As part of its mission to implement the Rye Sustainability Plan, the Rye Sustainability Committee has created a Rye Sustainability Committee Leadership Award. This award honors individuals, organizations or the members of the business community that have made significant environmental achievements and demonstrated excellence in leadership for the health of our community and planet.
The 2018 RSC Leadership Award Nominees are as follows:
Rosemary and Vine Berj Yeretzian and Tania Rahal relocated to Rye after living in the Mediterranean for a number of years. The husband and wife team co-founded Rosemary and Vine to bring a comfortable, casual place to enjoy savory vegetarian fare with a nice glass of wine or beer to the downtown area. Rosemary and Vine has been a model of sustainable restauranteering ever since it opened its doors in 2015. The restaurant composts all of its food scraps via Fairfield-based Curbside Compost and many of its ingredients are organic and locally sourced. Rosemary and Vine was one of the first establishments to sign Rye Sustainability Committee's 'Sound Shore Last Shore' pledge to only provide straws upon specific customer request in order to reduce the amount of single-use, disposable plastic entering the waste stream. Over the years, Tania and Berj have supported Rye Sustainability through their generous donations of delicious food and beverages to numerous Rye Sustainability events.
Denise Woodin and Rye YMCA Derby Goes Green In celebration of the 30 year anniversary of the Rye Derby in 2018, Denise Woodin, Rye YMCA Director of Community Impact and Social Responsibility, created an initiative to reduce the carbon footprint and local environmental impact of the event. Woodin recruited other Y staffers and community volunteers - including representatives from Rye Sustainability, Rye Country Day School and Rye City Schools to help her find sponsors to underwrite the effort and to brainstorm specific ways to make the race greener. As a result, this year's event has eliminated plastic water bottles and balloons, incorporated recycling and composting stations, and switched from disposable plastic tablecloths to reusable tablecloths.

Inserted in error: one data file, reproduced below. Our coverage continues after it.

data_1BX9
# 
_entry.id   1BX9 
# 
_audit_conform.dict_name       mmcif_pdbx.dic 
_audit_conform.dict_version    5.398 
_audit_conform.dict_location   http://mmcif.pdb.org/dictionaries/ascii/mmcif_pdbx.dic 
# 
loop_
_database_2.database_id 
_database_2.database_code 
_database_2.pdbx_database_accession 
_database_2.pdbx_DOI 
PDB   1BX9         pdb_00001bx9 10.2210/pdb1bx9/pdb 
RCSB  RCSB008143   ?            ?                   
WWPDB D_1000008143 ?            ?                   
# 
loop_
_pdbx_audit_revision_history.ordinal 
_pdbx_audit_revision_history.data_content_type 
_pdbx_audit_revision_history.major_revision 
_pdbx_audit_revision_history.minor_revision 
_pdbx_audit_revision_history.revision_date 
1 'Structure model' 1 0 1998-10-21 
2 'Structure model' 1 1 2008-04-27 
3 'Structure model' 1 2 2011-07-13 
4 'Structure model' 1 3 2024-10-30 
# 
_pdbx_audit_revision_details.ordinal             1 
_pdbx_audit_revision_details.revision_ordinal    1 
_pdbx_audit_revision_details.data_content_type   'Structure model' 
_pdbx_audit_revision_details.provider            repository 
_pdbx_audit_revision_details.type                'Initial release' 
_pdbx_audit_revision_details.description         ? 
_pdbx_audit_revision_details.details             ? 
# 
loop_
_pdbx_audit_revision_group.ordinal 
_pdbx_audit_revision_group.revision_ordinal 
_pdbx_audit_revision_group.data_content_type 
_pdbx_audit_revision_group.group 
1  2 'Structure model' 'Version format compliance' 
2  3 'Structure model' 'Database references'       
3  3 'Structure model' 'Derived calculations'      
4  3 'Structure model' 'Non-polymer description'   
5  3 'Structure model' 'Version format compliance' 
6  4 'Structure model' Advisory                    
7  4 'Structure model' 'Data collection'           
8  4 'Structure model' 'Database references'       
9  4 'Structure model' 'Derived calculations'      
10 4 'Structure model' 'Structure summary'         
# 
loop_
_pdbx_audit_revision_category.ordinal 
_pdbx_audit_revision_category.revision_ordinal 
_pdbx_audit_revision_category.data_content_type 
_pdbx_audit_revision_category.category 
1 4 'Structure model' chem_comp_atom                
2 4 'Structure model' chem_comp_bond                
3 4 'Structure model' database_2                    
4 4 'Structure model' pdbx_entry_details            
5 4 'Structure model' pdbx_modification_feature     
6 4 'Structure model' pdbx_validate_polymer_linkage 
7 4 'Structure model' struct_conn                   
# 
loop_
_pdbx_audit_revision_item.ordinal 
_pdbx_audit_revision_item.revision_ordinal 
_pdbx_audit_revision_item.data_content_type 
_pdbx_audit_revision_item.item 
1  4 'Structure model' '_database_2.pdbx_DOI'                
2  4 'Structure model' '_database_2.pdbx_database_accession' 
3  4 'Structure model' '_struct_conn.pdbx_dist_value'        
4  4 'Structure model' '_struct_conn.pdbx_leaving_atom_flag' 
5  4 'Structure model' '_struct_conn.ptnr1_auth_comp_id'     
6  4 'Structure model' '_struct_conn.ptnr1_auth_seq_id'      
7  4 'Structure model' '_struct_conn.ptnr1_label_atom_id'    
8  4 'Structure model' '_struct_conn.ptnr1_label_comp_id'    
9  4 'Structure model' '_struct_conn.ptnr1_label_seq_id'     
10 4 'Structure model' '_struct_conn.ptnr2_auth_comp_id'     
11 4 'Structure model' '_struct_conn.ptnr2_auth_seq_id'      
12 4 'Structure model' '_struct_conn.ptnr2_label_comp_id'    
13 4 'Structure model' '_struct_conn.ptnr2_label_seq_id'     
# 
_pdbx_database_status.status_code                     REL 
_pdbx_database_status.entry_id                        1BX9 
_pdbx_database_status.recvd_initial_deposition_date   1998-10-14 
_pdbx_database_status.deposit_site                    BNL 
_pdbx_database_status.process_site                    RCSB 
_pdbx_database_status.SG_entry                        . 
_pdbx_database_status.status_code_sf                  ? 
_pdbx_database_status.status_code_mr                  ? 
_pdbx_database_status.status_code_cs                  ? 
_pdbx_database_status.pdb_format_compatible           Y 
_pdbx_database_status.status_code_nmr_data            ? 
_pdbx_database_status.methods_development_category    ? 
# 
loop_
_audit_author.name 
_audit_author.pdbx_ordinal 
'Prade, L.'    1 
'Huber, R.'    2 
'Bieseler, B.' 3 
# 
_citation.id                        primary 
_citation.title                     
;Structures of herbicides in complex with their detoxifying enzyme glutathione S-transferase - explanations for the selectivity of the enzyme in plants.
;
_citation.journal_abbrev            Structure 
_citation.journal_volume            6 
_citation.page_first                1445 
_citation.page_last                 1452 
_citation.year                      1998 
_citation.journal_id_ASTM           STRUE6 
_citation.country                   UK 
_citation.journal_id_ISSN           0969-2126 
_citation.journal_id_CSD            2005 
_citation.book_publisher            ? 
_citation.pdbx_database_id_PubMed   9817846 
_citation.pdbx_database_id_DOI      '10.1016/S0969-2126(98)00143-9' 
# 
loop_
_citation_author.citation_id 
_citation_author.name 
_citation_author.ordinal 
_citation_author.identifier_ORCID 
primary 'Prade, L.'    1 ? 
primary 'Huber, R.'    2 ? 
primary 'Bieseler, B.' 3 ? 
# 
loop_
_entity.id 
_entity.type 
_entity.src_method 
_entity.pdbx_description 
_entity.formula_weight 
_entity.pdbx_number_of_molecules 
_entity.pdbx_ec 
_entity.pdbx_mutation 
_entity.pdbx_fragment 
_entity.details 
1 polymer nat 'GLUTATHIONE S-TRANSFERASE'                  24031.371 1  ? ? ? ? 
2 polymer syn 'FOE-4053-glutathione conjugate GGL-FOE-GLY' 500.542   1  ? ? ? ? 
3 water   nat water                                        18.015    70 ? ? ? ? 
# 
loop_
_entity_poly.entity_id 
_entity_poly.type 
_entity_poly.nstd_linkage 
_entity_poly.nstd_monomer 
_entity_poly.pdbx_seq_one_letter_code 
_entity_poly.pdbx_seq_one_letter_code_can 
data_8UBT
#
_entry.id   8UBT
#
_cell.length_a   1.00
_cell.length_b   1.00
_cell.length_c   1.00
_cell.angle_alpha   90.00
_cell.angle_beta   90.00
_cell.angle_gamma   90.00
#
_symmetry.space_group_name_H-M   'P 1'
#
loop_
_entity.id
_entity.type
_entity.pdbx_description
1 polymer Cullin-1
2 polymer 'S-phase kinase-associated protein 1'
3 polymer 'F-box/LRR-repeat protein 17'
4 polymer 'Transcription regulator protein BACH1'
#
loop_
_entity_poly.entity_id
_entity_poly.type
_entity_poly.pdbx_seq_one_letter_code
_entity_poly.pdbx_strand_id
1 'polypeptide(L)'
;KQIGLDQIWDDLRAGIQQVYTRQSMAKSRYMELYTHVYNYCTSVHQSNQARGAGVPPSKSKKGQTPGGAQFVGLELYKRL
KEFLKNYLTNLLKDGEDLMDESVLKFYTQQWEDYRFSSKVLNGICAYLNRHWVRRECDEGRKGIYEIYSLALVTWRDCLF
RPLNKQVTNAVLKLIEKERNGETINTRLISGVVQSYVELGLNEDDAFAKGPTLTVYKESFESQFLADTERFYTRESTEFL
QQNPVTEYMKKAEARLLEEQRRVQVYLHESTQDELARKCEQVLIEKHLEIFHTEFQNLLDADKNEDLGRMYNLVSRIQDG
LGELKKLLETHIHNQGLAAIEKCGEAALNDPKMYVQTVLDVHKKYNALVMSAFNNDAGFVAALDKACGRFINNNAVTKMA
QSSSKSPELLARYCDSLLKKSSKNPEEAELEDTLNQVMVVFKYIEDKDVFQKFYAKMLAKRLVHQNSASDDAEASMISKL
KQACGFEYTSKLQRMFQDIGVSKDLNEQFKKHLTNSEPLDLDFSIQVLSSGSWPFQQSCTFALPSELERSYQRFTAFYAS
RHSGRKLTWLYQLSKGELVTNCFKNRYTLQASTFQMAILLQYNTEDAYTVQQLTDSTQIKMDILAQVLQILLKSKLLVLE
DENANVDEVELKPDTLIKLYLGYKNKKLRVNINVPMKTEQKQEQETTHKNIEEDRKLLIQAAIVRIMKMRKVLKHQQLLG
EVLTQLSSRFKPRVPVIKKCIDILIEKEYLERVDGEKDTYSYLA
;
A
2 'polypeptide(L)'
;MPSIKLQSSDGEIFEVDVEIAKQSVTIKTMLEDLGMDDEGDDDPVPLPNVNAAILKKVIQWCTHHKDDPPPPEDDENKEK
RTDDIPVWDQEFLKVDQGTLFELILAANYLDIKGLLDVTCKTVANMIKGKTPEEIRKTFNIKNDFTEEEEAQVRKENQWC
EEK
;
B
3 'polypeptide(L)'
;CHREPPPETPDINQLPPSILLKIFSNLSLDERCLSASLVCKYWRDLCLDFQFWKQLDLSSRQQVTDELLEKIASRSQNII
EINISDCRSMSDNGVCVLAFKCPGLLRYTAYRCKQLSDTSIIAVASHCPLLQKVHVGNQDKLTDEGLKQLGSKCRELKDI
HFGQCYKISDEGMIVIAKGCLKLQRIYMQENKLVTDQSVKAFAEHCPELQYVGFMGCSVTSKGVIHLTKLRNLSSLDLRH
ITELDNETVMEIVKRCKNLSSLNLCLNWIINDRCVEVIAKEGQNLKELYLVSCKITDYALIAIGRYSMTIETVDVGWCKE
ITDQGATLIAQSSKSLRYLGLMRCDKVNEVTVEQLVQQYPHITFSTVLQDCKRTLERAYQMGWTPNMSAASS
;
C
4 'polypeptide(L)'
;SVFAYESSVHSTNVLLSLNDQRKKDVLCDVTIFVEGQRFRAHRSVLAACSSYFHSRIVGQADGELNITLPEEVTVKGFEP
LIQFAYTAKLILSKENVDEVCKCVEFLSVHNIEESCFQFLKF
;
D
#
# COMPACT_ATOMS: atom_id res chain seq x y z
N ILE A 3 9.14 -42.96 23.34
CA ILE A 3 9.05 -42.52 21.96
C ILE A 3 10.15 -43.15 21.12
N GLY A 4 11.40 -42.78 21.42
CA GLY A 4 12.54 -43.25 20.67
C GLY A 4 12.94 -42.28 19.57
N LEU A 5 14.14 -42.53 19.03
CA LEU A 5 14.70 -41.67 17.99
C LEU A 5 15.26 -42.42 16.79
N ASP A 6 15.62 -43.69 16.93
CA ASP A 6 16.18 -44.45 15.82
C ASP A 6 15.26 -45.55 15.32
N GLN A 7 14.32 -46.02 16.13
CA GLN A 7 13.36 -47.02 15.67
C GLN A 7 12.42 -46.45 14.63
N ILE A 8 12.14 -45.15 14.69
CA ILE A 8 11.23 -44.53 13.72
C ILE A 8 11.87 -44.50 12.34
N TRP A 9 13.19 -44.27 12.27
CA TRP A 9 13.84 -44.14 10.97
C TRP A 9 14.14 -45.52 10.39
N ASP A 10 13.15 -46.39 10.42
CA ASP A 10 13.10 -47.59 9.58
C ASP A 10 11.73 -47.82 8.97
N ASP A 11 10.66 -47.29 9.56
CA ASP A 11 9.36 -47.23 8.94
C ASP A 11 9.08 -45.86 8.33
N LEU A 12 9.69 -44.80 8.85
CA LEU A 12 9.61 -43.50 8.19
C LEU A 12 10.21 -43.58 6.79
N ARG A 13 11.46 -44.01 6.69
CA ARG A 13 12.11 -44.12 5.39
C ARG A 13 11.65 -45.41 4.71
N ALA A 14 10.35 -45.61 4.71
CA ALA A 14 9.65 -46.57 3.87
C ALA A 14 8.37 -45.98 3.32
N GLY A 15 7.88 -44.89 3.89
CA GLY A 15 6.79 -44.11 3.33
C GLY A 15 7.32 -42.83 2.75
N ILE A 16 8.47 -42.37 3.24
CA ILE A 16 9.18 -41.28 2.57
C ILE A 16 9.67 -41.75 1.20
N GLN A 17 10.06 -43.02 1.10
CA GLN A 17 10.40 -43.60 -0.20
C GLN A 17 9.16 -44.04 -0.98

Scott Nelson and Rye Country Day School for consistent and generous support of the RSC/RCDS Green Screen film series. At Nelson’s direction, RCDS has partnered with Rye Sustainability Committee, promoted and underwritten the entire cost of the Green Screen program so that the general public can attend, learn about important sustainability topics, and enjoy delicious refreshments, all free of charge. In addition, Kerry Linderoth, Director of Sustainability and Science Teacher, Upper School & Middle School, and the Parents Association Environmental and Wellness Committee have helped coordinate logistics and collaborate with Rye Sustainability Committee to make Green Screen a long-running successful enterprise. Nelson and RCDS' support of Green Screen allows the message of sustainability to reach so many more members of the public who would otherwise not be able to learn about it.
Carolyn Cunningham, Chair, City of Rye Conservation Committee/Advisory Council Carolyn Cunningham has been a lifelong advocate and crusader for environmental causes. After graduating with a law degree from Pace University in 1988, she practiced environmental law for the National Resources Defense Council, a national environmental group headquartered in New York City. She has been an environmental consultant and was Executive Director of Federated Conservationists of Westchester County for five years where she now volunteers as a board member. Cunningham has served on the City of Rye Planning Commission, the Conservation Committee/Advisory Council and served two terms after being elected to the Rye City Council. She currently serves as Chair of the CC/AC and is a staunch advocate of Rye Sustainability and its efforts.
Bill Lawyer, Assistant Director, Rye Town Park Development; Freelance Writer, Rye Record Bill Lawyer developed an interest in sustainability as a young child while spending summers on his grandparents' farms in Iowa and Pennsylvania learning about the importance of sustainable agriculture. From there on out, he got involved with clean water issues in high school, sustainable forestry and forest management in college and as a member of the Peace Corps, and researched land use management and politics in graduate school. As a teacher at Rye Country Day School, he established an ecology club on the first ever Earth Day and organized school recycling efforts. He was Executive Director of the Greenburgh Nature Center for thirty years and spent ten years as a board member of the Federated Conservationists of Westchester County.